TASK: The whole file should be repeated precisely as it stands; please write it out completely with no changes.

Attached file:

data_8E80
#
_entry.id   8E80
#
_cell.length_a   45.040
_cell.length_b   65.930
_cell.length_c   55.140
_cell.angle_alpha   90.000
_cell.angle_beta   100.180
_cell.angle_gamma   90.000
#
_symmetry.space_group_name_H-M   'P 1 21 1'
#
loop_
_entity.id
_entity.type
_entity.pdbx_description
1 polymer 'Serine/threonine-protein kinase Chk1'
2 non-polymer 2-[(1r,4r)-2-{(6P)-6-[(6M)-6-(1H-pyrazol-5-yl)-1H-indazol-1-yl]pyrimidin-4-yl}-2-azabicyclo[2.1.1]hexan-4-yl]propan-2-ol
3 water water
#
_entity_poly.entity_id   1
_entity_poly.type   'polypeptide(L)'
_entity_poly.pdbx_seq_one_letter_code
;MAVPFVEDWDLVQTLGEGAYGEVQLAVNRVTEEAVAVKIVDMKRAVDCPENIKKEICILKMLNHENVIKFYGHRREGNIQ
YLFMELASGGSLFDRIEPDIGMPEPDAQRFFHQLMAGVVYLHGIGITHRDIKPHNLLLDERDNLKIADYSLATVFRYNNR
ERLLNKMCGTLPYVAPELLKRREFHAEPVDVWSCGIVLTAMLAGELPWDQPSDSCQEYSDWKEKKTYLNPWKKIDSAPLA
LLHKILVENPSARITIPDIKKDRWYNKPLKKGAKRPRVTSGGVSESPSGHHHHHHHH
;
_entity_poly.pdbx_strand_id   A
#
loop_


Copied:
data_8E80
#
_entry.id   8E80
#
_cell.length_a   45.040
_cell.length_b   65.930
_cell.length_c   55.140
_cell.angle_alpha   90.000
_cell.angle_beta   100.180
_cell.angle_gamma   90.000
#
_symmetry.space_group_name_H-M   'P 1 21 1'
#
loop_
_entity.id
_entity.type
_entity.pdbx_description
1 polymer 'Serine/threonine-protein kinase Chk1'
2 non-polymer 2-[(1r,4r)-2-{(6P)-6-[(6M)-6-(1H-pyrazol-5-yl)-1H-indazol-1-yl]pyrimidin-4-yl}-2-azabicyclo[2.1.1]hexan-4-yl]propan-2-ol
3 water water
#
_entity_poly.entity_id   1
_entity_poly.type   'polypeptide(L)'
_entity_poly.pdbx_seq_one_letter_code
;MAVPFVEDWDLVQTLGEGAYGEVQLAVNRVTEEAVAVKIVDMKRAVDCPENIKKEICILKMLNHENVIKFYGHRREGNIQ
YLFMELASGGSLFDRIEPDIGMPEPDAQRFFHQLMAGVVYLHGIGITHRDIKPHNLLLDERDNLKIADYSLATVFRYNNR
ERLLNKMCGTLPYVAPELLKRREFHAEPVDVWSCGIVLTAMLAGELPWDQPSDSCQEYSDWKEKKTYLNPWKKIDSAPLA
LLHKILVENPSARITIPDIKKDRWYNKPLKKGAKRPRVTSGGVSESPSGHHHHHHHH
;
_entity_poly.pdbx_strand_id   A
#
loop_